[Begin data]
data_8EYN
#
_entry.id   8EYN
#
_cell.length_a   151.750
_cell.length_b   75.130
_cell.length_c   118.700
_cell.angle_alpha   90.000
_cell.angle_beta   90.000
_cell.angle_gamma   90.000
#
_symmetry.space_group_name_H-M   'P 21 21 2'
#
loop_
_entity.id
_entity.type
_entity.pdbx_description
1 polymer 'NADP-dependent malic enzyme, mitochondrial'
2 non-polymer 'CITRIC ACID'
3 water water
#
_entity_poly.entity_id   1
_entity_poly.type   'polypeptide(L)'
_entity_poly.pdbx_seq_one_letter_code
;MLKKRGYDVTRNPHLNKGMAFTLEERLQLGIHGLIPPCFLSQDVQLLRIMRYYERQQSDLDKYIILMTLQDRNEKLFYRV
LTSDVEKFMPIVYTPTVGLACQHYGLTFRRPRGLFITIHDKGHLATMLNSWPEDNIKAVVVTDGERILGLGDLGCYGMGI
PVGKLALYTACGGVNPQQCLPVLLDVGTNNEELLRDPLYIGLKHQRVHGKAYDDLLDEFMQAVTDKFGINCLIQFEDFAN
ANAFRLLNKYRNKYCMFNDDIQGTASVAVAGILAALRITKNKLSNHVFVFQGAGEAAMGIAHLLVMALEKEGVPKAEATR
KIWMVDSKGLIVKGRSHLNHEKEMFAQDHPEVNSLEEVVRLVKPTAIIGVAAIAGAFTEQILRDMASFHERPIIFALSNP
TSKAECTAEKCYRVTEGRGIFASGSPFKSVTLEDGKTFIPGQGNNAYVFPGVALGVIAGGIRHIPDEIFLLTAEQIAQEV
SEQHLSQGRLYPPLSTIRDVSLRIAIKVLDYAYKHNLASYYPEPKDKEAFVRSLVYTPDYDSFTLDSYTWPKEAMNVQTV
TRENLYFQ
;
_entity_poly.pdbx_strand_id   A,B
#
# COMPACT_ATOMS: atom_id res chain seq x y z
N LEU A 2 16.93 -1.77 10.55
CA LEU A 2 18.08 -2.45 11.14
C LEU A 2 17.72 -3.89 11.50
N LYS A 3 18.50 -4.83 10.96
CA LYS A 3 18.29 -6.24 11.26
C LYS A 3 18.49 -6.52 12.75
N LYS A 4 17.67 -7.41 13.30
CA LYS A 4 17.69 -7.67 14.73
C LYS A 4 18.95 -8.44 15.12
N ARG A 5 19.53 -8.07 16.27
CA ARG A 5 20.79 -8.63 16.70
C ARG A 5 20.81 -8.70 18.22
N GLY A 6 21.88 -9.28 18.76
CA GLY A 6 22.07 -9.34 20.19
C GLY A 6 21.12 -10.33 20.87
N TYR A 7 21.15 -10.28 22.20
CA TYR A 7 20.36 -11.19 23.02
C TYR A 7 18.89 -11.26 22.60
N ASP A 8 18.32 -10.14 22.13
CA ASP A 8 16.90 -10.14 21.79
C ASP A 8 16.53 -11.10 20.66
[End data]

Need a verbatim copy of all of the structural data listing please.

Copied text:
data_8EYN
#
_entry.id   8EYN
#
_cell.length_a   151.750
_cell.length_b   75.130
_cell.length_c   118.700
_cell.angle_alpha   90.000
_cell.angle_beta   90.000
_cell.angle_gamma   90.000
#
_symmetry.space_group_name_H-M   'P 21 21 2'
#
loop_
_entity.id
_entity.type
_entity.pdbx_description
1 polymer 'NADP-dependent malic enzyme, mitochondrial'
2 non-polymer 'CITRIC ACID'
3 water water
#
_entity_poly.entity_id   1
_entity_poly.type   'polypeptide(L)'
_entity_poly.pdbx_seq_one_letter_code
;MLKKRGYDVTRNPHLNKGMAFTLEERLQLGIHGLIPPCFLSQDVQLLRIMRYYERQQSDLDKYIILMTLQDRNEKLFYRV
LTSDVEKFMPIVYTPTVGLACQHYGLTFRRPRGLFITIHDKGHLATMLNSWPEDNIKAVVVTDGERILGLGDLGCYGMGI
PVGKLALYTACGGVNPQQCLPVLLDVGTNNEELLRDPLYIGLKHQRVHGKAYDDLLDEFMQAVTDKFGINCLIQFEDFAN
ANAFRLLNKYRNKYCMFNDDIQGTASVAVAGILAALRITKNKLSNHVFVFQGAGEAAMGIAHLLVMALEKEGVPKAEATR
KIWMVDSKGLIVKGRSHLNHEKEMFAQDHPEVNSLEEVVRLVKPTAIIGVAAIAGAFTEQILRDMASFHERPIIFALSNP
TSKAECTAEKCYRVTEGRGIFASGSPFKSVTLEDGKTFIPGQGNNAYVFPGVALGVIAGGIRHIPDEIFLLTAEQIAQEV
SEQHLSQGRLYPPLSTIRDVSLRIAIKVLDYAYKHNLASYYPEPKDKEAFVRSLVYTPDYDSFTLDSYTWPKEAMNVQTV
TRENLYFQ
;
_entity_poly.pdbx_strand_id   A,B
#
# COMPACT_ATOMS: atom_id res chain seq x y z
N LEU A 2 16.93 -1.77 10.55
CA LEU A 2 18.08 -2.45 11.14
C LEU A 2 17.72 -3.89 11.50
N LYS A 3 18.50 -4.83 10.96
CA LYS A 3 18.29 -6.24 11.26
C LYS A 3 18.49 -6.52 12.75
N LYS A 4 17.67 -7.41 13.30
CA LYS A 4 17.69 -7.67 14.73
C LYS A 4 18.95 -8.44 15.12
N ARG A 5 19.53 -8.07 16.27
CA ARG A 5 20.79 -8.63 16.70
C ARG A 5 20.81 -8.70 18.22
N GLY A 6 21.88 -9.28 18.76
CA GLY A 6 22.07 -9.34 20.19
C GLY A 6 21.12 -10.33 20.87
N TYR A 7 21.15 -10.28 22.20
CA TYR A 7 20.36 -11.19 23.02
C TYR A 7 18.89 -11.26 22.60
N ASP A 8 18.32 -10.14 22.13
CA ASP A 8 16.90 -10.14 21.79
C ASP A 8 16.53 -11.10 20.66